One of the problems with being neutral is that no one really believes you. There has always been a whiff of suspicion that although Turkey had declared its neutrality there were strong sympathies with the Nazis within the Government. Even the record of Turkish assistance to European Jews has never quite removed it. By 1941 Germany had put considerable pressure on President Inonu to make some declaration of support. When Bulgaria joined the Axis in March and Greece was invaded the following month, the message was clear. Turkey could maintain its neutrality but if it sided with the Allies an invasion was a foregone conclusion. Turkey kept its neutral position but signed a non-aggression pact with the Axis.

That is the official version but as these photos show the story was more complicated. Turkey had chromite deposits, necessary for transforming iron into steel. Germany needed the mineral and before the war signed an agreement with Turkey that involved construction of railways, plants and port facilities in Turkey, industrial development sorely needed in a country that was still agrarian.  The agreement was to expire in August 1939. In May the prospect of an automatic renewal was still feasible and so our two photographers went to Germany to inspect the state of German engineering. 

The clue is in this photograph of Gibraltar. The most straightforward water route from Turkey to Germany involved a short crossing of the Black Sea into the Danube and straight through to Bavaria, close to Munich. Why travel all the way through the Mediterranean and up the Atlantic to Rostock on the Baltic Sea unless, as part of the fact finding mission, the Turks needed to follow the intended sea route for the chromite? Until these photos came to light the idea of putting the story in chronological order seemed unnecessary; now they have the chronology is significant. The photos trace two journeys between Turkey and Rostock, into the Kiel Canal and down to Berlin. All this time Turkey was presumably taking a gamble that Europe would pull back from war and that the chromite agreement would roll over. By August however Turkey succumbed to pressure from Britain, France and the US and didn’t renegotiate it, at least until 1941. (One photo is from Romania, dated 25/May/1939, which throws the chronology right out, unless there were three trips, one by train.)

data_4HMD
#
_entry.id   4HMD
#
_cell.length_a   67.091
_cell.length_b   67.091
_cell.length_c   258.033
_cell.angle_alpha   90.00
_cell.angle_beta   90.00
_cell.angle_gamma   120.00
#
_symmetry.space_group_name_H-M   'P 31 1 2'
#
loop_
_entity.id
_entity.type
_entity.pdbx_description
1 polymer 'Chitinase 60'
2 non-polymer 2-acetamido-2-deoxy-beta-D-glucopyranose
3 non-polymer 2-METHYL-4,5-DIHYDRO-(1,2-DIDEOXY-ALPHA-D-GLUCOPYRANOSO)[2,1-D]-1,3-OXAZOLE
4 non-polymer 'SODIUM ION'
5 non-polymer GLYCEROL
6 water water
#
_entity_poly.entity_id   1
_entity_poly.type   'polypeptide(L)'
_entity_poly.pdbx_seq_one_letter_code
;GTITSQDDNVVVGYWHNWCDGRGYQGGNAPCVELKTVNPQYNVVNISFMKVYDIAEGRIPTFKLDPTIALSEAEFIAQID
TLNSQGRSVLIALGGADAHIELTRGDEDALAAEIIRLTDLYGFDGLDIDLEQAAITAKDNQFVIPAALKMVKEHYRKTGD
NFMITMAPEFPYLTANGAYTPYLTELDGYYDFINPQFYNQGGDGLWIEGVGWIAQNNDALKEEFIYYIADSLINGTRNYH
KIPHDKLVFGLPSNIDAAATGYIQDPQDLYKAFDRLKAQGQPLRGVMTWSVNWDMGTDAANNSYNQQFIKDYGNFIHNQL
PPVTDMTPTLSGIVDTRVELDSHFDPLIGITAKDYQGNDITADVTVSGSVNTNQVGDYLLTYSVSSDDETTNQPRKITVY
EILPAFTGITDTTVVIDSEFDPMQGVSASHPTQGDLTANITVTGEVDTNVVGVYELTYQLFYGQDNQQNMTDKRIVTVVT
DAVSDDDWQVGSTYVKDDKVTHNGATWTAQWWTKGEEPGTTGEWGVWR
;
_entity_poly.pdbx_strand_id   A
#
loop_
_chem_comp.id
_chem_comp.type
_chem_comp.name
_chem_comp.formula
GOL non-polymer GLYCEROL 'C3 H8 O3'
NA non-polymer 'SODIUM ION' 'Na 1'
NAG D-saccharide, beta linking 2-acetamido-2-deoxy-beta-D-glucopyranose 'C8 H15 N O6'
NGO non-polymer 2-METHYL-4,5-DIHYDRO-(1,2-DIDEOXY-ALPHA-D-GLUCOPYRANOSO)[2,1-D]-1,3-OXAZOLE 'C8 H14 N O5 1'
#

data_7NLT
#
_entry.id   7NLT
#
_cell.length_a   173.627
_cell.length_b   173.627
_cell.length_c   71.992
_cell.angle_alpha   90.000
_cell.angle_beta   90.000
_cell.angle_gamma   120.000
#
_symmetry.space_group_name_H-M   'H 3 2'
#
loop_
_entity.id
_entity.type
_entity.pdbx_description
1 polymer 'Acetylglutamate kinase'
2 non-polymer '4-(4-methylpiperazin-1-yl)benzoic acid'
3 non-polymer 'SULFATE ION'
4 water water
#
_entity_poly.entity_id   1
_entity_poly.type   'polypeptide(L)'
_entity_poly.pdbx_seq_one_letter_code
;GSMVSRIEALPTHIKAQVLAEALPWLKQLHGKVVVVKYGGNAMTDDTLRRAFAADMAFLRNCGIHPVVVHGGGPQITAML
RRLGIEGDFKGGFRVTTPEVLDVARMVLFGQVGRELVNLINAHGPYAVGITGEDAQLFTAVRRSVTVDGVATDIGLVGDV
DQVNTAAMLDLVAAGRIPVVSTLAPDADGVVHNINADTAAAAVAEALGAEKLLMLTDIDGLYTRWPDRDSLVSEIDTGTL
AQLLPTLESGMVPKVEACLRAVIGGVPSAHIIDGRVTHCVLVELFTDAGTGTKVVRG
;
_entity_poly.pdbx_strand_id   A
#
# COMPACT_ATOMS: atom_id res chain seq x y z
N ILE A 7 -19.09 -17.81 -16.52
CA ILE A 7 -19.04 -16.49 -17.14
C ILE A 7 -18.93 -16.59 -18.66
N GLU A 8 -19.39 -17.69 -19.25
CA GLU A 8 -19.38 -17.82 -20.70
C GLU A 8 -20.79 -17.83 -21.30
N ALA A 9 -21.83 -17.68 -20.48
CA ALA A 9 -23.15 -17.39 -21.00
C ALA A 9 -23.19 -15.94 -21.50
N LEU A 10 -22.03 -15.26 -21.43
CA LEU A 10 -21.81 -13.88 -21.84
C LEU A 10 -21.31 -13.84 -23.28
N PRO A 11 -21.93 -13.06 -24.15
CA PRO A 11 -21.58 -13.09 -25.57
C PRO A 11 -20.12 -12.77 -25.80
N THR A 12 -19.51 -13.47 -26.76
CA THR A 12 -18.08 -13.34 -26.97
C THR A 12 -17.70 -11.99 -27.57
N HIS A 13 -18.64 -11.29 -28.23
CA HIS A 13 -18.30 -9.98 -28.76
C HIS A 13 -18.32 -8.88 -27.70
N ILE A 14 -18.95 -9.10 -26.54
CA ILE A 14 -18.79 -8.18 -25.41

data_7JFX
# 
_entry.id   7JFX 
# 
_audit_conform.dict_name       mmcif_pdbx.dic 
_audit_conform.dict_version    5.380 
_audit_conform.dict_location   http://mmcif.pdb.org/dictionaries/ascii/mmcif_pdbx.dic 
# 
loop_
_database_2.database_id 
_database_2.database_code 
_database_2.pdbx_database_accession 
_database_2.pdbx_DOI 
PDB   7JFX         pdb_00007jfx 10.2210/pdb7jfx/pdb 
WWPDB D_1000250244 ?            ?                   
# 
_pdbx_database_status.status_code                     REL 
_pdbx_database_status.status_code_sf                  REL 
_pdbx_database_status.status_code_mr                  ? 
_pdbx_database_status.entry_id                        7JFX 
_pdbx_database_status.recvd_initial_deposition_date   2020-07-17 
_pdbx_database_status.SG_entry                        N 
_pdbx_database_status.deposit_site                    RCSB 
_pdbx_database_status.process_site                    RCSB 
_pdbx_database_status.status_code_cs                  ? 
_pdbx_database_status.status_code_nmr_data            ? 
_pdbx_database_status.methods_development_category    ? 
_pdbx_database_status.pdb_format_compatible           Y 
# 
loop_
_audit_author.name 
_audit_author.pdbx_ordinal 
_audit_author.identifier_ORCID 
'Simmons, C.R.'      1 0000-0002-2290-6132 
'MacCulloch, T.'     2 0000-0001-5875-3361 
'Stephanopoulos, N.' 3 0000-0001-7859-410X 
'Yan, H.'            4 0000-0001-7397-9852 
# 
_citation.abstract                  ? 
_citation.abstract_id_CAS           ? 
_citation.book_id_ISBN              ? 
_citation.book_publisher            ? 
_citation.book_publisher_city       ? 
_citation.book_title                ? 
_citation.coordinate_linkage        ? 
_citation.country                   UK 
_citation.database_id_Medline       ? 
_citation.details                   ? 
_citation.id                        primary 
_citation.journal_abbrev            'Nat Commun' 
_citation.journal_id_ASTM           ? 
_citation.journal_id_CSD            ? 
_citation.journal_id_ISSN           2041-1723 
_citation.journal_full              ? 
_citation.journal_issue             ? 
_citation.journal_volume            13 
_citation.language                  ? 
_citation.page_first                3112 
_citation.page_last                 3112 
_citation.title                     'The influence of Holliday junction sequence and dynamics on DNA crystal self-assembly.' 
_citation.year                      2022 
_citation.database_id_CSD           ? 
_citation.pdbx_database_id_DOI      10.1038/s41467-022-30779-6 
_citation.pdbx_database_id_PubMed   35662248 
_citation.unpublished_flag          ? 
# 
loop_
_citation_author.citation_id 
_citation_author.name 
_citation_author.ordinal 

So these photos are about the murky world of foreign trade on the cusp of war. In the 1930s Eric Ambler wrote a series of thrillers – The Mask of Dimitrios, Journey into Fear, Cause for Alarm - where some hapless innocent stumbled across a web of dirty intrigues involving fascists and some secret business deal. They often started in Istanbul and ended up somewhere in Europe, by which time the leading character had come to realize how much of a fool he’d been played for. The surreptitious appearance of these photos and the inscriptions written in a shaky hand on the autograph camera could have been lifted from one of Ambler’s thrillers.



  1. These espionage posts are quite brilliant, John. Nice bit of research, investigation and supposition. Love 'em.